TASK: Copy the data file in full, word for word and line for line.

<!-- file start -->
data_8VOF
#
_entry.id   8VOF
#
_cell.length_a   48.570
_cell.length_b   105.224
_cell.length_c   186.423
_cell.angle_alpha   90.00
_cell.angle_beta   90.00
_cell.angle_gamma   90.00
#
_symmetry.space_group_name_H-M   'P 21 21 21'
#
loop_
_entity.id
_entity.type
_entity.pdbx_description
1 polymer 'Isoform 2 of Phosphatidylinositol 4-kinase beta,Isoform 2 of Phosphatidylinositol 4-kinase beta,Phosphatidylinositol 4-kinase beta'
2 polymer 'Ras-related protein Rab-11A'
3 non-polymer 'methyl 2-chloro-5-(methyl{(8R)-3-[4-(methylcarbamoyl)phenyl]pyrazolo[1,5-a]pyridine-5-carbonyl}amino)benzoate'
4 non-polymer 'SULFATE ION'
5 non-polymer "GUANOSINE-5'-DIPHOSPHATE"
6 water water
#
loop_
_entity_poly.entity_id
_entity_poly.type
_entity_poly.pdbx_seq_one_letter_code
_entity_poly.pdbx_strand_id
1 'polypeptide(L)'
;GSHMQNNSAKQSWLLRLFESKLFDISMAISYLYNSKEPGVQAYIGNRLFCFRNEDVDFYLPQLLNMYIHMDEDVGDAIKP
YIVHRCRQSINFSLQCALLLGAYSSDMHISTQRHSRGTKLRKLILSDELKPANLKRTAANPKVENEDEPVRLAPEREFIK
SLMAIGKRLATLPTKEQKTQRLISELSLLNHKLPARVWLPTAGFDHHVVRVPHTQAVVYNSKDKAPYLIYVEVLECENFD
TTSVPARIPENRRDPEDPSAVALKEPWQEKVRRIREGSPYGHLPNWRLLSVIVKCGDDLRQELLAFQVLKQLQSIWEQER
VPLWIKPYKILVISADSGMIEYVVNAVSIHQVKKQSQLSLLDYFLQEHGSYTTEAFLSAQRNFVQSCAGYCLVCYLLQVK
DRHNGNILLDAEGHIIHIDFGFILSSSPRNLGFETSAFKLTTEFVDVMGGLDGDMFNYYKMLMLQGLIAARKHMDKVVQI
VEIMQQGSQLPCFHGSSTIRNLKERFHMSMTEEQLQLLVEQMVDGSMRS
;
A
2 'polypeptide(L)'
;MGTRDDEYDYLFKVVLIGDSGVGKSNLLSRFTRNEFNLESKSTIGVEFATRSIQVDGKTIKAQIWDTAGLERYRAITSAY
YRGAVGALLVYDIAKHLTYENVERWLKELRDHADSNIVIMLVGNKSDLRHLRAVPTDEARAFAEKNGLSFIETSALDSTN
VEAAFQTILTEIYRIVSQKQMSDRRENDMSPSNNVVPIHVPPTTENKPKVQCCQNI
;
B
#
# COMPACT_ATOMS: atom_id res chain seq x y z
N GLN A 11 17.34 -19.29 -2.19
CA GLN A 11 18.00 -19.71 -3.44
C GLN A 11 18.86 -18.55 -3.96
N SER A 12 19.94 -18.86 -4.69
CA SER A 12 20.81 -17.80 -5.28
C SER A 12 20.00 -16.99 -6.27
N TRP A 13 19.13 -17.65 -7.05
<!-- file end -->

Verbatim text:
data_8VOF
#
_entry.id   8VOF
#
_cell.length_a   48.570
_cell.length_b   105.224
_cell.length_c   186.423
_cell.angle_alpha   90.00
_cell.angle_beta   90.00
_cell.angle_gamma   90.00
#
_symmetry.space_group_name_H-M   'P 21 21 21'
#
loop_
_entity.id
_entity.type
_entity.pdbx_description
1 polymer 'Isoform 2 of Phosphatidylinositol 4-kinase beta,Isoform 2 of Phosphatidylinositol 4-kinase beta,Phosphatidylinositol 4-kinase beta'
2 polymer 'Ras-related protein Rab-11A'
3 non-polymer 'methyl 2-chloro-5-(methyl{(8R)-3-[4-(methylcarbamoyl)phenyl]pyrazolo[1,5-a]pyridine-5-carbonyl}amino)benzoate'
4 non-polymer 'SULFATE ION'
5 non-polymer "GUANOSINE-5'-DIPHOSPHATE"
6 water water
#
loop_
_entity_poly.entity_id
_entity_poly.type
_entity_poly.pdbx_seq_one_letter_code
_entity_poly.pdbx_strand_id
1 'polypeptide(L)'
;GSHMQNNSAKQSWLLRLFESKLFDISMAISYLYNSKEPGVQAYIGNRLFCFRNEDVDFYLPQLLNMYIHMDEDVGDAIKP
YIVHRCRQSINFSLQCALLLGAYSSDMHISTQRHSRGTKLRKLILSDELKPANLKRTAANPKVENEDEPVRLAPEREFIK
SLMAIGKRLATLPTKEQKTQRLISELSLLNHKLPARVWLPTAGFDHHVVRVPHTQAVVYNSKDKAPYLIYVEVLECENFD
TTSVPARIPENRRDPEDPSAVALKEPWQEKVRRIREGSPYGHLPNWRLLSVIVKCGDDLRQELLAFQVLKQLQSIWEQER
VPLWIKPYKILVISADSGMIEYVVNAVSIHQVKKQSQLSLLDYFLQEHGSYTTEAFLSAQRNFVQSCAGYCLVCYLLQVK
DRHNGNILLDAEGHIIHIDFGFILSSSPRNLGFETSAFKLTTEFVDVMGGLDGDMFNYYKMLMLQGLIAARKHMDKVVQI
VEIMQQGSQLPCFHGSSTIRNLKERFHMSMTEEQLQLLVEQMVDGSMRS
;
A
2 'polypeptide(L)'
;MGTRDDEYDYLFKVVLIGDSGVGKSNLLSRFTRNEFNLESKSTIGVEFATRSIQVDGKTIKAQIWDTAGLERYRAITSAY
YRGAVGALLVYDIAKHLTYENVERWLKELRDHADSNIVIMLVGNKSDLRHLRAVPTDEARAFAEKNGLSFIETSALDSTN
VEAAFQTILTEIYRIVSQKQMSDRRENDMSPSNNVVPIHVPPTTENKPKVQCCQNI
;
B
#
# COMPACT_ATOMS: atom_id res chain seq x y z
N GLN A 11 17.34 -19.29 -2.19
CA GLN A 11 18.00 -19.71 -3.44
C GLN A 11 18.86 -18.55 -3.96
N SER A 12 19.94 -18.86 -4.69
CA SER A 12 20.81 -17.80 -5.28
C SER A 12 20.00 -16.99 -6.27
N TRP A 13 19.13 -17.65 -7.05